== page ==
Robert Burton was a scholar at the University of Oxford 400 years ago. He drew on the collections of the Bodleian Library and Christ Church, where he was himself Librarian, to seek to understand the human condition, in its full emotional range.
But his declared subject was 'melancholy'. The Anatomy of Melancholy, first published in 1621, is an extraordinary and enormous attempt to grapple with the causes, symptoms, and treatments of that universal human experience.
Four hundred years later, when clinical depression is stated to be the leading cause of global disability, and there are many challenges to our mental health, a new radio series for BBC Radio 4 is asking: how far have we come? And is there anything we can learn from Burton’s Anatomy of Melancholy to help us today?
With Burton as a guide, the series hears from leading experts in mental health research today, and from those who manage their struggles with sadness and depression in a variety of ways - including the gardener and broadcaster, Monty Don, pioneering cell biologist and author of Malignant Sadness: the anatomy of depression, Lewis Wolpert, and a young survivor from the Manchester Arena attack.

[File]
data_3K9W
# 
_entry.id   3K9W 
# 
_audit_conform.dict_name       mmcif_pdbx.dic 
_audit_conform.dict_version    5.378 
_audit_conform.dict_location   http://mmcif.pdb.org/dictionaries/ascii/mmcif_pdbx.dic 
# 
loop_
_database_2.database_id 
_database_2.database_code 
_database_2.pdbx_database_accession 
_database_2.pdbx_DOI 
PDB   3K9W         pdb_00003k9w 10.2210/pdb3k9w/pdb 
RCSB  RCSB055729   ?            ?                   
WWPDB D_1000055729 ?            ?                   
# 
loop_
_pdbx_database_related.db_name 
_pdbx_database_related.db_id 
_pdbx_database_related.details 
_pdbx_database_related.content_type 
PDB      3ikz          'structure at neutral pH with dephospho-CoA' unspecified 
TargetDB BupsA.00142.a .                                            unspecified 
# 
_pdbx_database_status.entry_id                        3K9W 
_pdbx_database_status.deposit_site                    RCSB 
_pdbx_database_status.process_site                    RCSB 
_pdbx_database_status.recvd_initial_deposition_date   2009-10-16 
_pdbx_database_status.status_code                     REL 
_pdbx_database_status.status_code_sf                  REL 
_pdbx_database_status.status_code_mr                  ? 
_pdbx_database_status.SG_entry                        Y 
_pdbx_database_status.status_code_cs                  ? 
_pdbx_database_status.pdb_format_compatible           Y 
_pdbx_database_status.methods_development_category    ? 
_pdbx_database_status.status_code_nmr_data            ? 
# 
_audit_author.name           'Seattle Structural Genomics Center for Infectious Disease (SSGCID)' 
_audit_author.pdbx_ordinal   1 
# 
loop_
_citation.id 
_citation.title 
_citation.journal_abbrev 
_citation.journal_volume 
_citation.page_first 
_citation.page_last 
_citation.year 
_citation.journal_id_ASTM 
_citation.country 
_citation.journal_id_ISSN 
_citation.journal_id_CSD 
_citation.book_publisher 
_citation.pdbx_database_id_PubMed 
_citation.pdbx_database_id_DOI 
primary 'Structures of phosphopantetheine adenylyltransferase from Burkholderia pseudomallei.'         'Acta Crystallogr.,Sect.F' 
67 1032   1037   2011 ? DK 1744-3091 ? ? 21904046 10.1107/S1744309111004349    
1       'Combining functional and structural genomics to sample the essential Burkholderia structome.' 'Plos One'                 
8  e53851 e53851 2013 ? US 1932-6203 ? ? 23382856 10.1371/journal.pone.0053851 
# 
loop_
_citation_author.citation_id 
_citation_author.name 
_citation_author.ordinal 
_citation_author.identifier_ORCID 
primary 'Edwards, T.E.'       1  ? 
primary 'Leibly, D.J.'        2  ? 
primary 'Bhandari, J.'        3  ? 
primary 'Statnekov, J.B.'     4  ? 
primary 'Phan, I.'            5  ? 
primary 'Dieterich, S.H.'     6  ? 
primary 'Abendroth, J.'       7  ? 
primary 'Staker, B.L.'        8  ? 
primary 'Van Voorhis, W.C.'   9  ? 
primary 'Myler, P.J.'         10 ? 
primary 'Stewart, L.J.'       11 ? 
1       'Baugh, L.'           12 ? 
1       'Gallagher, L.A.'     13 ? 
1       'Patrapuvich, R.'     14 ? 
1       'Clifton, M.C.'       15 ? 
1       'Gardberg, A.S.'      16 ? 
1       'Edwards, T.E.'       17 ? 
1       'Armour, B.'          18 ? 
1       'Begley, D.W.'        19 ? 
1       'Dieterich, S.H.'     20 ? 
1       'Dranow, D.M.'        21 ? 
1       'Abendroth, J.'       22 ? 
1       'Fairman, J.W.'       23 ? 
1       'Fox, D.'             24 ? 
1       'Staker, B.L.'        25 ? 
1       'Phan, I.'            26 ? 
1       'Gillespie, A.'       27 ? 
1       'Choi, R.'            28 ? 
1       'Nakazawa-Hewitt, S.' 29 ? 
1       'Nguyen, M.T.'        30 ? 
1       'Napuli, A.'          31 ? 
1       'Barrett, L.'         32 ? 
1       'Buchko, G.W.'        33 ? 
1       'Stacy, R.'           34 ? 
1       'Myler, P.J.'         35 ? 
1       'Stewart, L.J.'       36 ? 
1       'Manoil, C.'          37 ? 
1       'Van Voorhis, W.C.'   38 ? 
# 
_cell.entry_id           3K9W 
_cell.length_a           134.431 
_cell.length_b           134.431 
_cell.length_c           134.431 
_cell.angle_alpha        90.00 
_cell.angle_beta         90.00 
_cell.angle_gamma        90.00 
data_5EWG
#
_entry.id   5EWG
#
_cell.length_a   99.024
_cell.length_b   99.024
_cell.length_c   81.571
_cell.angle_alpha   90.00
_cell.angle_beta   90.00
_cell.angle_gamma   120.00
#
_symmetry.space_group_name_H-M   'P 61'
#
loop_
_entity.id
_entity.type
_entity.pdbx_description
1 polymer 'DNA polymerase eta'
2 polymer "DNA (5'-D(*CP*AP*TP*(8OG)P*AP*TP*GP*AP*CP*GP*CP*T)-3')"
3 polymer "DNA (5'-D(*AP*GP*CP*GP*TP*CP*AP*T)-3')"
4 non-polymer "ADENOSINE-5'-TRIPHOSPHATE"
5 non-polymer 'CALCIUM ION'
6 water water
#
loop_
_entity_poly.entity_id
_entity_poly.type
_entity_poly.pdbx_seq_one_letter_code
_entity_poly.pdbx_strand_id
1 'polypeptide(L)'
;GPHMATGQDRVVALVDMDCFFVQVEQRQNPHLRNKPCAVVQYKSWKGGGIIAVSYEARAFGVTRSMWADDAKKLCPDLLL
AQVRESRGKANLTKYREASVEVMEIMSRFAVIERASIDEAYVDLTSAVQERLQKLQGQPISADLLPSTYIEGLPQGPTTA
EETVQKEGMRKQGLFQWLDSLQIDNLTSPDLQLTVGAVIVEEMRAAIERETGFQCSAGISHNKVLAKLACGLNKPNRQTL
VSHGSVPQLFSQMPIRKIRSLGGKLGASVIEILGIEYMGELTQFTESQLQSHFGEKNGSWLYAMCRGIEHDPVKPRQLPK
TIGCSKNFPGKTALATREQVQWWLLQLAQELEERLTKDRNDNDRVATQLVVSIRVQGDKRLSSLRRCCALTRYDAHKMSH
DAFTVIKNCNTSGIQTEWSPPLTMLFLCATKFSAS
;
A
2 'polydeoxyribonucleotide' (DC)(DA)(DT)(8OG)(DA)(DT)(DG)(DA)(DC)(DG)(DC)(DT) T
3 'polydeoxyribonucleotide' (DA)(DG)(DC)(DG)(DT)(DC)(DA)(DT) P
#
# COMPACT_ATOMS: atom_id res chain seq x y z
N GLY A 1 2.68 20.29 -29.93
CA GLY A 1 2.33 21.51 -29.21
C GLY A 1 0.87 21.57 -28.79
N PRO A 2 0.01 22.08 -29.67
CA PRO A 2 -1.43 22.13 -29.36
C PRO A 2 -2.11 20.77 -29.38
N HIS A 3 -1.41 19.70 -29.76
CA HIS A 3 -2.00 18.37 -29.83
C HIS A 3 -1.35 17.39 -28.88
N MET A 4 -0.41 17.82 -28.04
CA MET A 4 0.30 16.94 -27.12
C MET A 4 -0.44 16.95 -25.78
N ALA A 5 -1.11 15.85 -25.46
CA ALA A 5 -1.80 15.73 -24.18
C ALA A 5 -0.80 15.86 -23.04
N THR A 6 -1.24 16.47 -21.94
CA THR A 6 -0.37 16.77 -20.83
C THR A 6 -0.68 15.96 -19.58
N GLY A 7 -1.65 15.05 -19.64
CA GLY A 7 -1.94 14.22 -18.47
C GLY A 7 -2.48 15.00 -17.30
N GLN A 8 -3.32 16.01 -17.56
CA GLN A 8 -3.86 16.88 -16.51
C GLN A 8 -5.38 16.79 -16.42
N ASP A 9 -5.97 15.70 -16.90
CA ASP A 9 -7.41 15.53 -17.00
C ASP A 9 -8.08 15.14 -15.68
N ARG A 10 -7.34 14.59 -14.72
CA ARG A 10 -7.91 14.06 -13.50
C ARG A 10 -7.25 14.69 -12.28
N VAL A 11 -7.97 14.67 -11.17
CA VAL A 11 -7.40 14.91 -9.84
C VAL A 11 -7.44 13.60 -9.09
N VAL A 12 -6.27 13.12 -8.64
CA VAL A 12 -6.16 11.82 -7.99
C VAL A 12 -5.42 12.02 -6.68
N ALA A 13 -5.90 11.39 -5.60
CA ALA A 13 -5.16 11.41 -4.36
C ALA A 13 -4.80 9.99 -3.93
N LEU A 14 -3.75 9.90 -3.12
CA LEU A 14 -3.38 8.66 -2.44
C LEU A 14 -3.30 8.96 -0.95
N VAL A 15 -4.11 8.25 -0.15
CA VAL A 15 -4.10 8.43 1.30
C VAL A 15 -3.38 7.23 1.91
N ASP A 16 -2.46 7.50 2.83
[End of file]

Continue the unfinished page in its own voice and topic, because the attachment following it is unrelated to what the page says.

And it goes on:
Each episode takes on a different theme from Burton's Anatomy, covering causes such as: genetics ('an hereditary cause'), inflammation ('inflammations of the head'), inequality ('poverty and want'), trauma ('terrors in the night') and possible 'cures' such as nature, 'merry company', ‘divine music’, sleep, friends, exercise.
‘We've explored the part of melancholy in the human condition, how it can be alleviated and lived with - and the unique voice of Burton has been a brilliant guide though it all.’
The series shines a light on common experiences and connections over time and the ways in which science is catching up with the intuitions and understanding from 400 years ago and beyond.
Robert Burton talks about his own struggles with melancholy and reveals a personal vulnerability when he says: 'I write of melancholy, by being busy to avoid melancholy.' The series explores the potential of writing and reading to give purpose, better understand one's experiences and connect with others. Perhaps there has never been a better moment to pause and reflect on melancholy: ways to understand it, alleviate it and accept it.
The actor Simon Russell Beale narrates sections of Robert Burton’s text throughout the series.
Professor John Geddes is series consultant for The New Anatomy of Melancholy.
Dr Kathryn Murphy’s book Robert Burton: A Vital Melancholy will be published in 2021.
The Bodleian Library is curating an exhibition based around The Anatomy of Melancholy, due to open in the autumn, 2021.
The 10-part series The New Anatomy of Melancholy begins on BBC Radio 4, Monday 11 May 2020 at 1.45pm.
Listen here: https://www.bbc.co.uk/programmes/m000j1jq